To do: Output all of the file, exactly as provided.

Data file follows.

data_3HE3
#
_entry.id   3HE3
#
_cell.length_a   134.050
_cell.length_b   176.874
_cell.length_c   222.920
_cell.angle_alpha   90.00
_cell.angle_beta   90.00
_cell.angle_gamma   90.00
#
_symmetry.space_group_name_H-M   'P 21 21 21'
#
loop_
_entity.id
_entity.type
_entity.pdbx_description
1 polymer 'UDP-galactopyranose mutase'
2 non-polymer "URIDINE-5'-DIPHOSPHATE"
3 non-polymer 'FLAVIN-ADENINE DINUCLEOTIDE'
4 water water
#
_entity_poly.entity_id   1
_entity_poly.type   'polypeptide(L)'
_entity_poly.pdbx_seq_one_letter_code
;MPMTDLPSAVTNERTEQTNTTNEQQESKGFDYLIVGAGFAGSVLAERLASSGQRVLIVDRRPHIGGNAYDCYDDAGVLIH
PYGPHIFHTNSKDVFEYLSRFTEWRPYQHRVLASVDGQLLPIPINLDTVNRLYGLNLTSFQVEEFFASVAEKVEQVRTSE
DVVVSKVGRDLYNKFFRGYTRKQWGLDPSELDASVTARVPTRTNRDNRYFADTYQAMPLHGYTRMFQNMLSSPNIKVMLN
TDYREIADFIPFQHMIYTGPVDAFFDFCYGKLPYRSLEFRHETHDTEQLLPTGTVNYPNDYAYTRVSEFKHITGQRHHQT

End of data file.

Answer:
data_3HE3
#
_entry.id   3HE3
#
_cell.length_a   134.050
_cell.length_b   176.874
_cell.length_c   222.920
_cell.angle_alpha   90.00
_cell.angle_beta   90.00
_cell.angle_gamma   90.00
#
_symmetry.space_group_name_H-M   'P 21 21 21'
#
loop_
_entity.id
_entity.type
_entity.pdbx_description
1 polymer 'UDP-galactopyranose mutase'
2 non-polymer "URIDINE-5'-DIPHOSPHATE"
3 non-polymer 'FLAVIN-ADENINE DINUCLEOTIDE'
4 water water
#
_entity_poly.entity_id   1
_entity_poly.type   'polypeptide(L)'
_entity_poly.pdbx_seq_one_letter_code
;MPMTDLPSAVTNERTEQTNTTNEQQESKGFDYLIVGAGFAGSVLAERLASSGQRVLIVDRRPHIGGNAYDCYDDAGVLIH
PYGPHIFHTNSKDVFEYLSRFTEWRPYQHRVLASVDGQLLPIPINLDTVNRLYGLNLTSFQVEEFFASVAEKVEQVRTSE
DVVVSKVGRDLYNKFFRGYTRKQWGLDPSELDASVTARVPTRTNRDNRYFADTYQAMPLHGYTRMFQNMLSSPNIKVMLN
TDYREIADFIPFQHMIYTGPVDAFFDFCYGKLPYRSLEFRHETHDTEQLLPTGTVNYPNDYAYTRVSEFKHITGQRHHQT